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Czech News in English » News » Politics » Respekt: French letter backs sacked head of Czech Centre in Paris

Respekt: French letter backs sacked head of Czech Centre in Paris

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Prague, Feb 20 (CTK) – A high number of French historians, scientists and writers protested against the dismissal of Jean-Gaspard Palenicek from the post of head of the Czech Centre in Paris, weekly Respekt writes yesterday.
It is rather uncommon for the release of a Czech clerk to cause such a strong reaction among the intellectual elite of a foreign country, the magazine writes about the letter signed by 162 French personalities, including National Center for Scientific Research (CNRS) director Marie-Elizabeth Ducreux, political scientist Jacques Rupnik and Xavier Galmiche, expert in Czech culture.
The letter in support of Palenicek was addressed to the Czech ambassador in France, Petr Drulak, and several ministers of the Czech government. The idea of the letter came from French historian Antoine Mares, author of a new book about Czechoslovak president Edvard Benes, Respekt writes.
Palenicek, 38, is a music composer, poet and curator whose father is Czech and mother French. He worked for the Czech Centre in Paris for 13 years. As the centre’s deputy director, he won a tender for its new head last summer.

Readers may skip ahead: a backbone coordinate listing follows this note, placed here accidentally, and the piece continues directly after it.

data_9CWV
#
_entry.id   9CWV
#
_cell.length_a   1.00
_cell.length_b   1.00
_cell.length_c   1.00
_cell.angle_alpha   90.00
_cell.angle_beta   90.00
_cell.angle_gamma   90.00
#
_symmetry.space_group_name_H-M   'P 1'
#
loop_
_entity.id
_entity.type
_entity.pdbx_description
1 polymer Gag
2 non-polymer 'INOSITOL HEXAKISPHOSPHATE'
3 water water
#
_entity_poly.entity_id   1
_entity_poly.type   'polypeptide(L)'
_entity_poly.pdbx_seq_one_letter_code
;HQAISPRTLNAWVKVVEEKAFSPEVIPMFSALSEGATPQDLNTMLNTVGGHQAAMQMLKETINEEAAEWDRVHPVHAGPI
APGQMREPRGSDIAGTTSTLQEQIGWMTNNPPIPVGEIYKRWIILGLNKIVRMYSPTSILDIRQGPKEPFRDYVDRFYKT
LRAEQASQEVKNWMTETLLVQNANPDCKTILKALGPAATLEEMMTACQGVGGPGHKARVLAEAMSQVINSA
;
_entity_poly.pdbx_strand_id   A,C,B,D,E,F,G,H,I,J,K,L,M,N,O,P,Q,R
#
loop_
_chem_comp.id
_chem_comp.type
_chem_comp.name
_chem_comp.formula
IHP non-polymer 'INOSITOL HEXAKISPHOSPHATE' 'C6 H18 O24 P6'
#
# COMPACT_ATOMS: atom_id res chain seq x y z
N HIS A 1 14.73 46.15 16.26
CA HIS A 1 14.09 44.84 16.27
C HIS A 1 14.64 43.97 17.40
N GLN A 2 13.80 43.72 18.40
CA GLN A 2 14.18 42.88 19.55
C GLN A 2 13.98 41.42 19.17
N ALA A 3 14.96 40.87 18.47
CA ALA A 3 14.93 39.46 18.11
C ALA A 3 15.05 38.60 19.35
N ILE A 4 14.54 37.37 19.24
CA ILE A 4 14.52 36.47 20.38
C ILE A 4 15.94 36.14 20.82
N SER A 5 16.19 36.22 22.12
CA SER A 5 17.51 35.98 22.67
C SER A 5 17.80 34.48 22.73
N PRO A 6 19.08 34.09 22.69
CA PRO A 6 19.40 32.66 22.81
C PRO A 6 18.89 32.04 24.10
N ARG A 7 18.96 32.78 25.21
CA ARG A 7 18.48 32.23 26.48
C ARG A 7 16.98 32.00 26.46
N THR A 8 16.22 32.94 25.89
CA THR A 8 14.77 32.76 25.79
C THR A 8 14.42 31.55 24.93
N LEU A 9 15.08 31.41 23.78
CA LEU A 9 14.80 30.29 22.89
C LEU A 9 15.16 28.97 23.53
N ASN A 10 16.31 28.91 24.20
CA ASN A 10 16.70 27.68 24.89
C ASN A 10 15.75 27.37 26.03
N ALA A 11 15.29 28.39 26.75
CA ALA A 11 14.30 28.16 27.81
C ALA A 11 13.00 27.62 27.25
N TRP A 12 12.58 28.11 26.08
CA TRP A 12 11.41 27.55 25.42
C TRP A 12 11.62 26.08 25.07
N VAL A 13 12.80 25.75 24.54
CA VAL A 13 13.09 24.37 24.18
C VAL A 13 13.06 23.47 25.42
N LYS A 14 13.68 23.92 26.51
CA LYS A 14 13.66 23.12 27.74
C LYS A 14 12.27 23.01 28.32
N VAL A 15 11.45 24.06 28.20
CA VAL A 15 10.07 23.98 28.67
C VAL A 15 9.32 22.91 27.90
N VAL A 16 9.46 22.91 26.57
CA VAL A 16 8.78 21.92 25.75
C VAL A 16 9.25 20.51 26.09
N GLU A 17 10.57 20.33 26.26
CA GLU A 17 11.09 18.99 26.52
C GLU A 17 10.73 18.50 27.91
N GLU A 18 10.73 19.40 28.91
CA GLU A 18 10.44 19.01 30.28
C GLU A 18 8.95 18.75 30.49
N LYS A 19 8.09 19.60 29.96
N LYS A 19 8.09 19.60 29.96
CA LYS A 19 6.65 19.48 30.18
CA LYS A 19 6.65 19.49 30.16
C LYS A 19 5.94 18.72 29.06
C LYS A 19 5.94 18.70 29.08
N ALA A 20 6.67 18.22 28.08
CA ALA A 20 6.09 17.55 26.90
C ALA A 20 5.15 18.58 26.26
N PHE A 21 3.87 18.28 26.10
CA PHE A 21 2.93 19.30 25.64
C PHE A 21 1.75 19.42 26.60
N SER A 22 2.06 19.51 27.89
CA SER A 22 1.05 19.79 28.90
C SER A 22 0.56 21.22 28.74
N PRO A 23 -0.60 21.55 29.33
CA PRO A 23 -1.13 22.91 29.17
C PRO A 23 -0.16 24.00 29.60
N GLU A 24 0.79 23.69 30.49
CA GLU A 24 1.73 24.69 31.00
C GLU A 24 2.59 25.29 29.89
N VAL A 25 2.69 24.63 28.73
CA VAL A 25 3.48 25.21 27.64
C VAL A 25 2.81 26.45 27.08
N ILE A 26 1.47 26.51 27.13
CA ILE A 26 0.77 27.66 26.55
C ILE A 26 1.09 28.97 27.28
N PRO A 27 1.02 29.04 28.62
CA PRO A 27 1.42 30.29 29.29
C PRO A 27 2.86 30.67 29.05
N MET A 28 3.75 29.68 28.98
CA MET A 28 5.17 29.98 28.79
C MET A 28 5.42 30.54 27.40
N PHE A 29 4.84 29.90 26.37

However, the new director of the network of Czech centres, Jan Zavesicky, did not appoint Palenicek to the post and he dismissed him last month due to “redundancy,” Respekt writes.
Czech Foreign Minister Lubomir Zaoralek did not react to the French letter, which asked about the reason of the dismissal. Zaoralek’s spokeswoman Michaela Lagronova told Respekt that the Czech Centres lacked a long-term concept. As Zaoralek expected Zavesicky to improve the situation, Zavesicky has the right to select new people, she said.
Zavesicky did not provide an explanation of Palenicek’s dismissal, Respekt writes.
Czech writer Patrik Ourednik who is based in France said Czech culture has become more promoted in France under Palenicek.
On Thursday, an exhibition of engravings of Czech poet Bohuslav Reynek (1892-1971) will be opened in the Czech Centre in Paris. Reynek’s wife was French poet Suzanne Renaud.
The centre has been temporarily headed by its assistant Katerina Divisova since February 1 and a new tender is likely to be declared soon.

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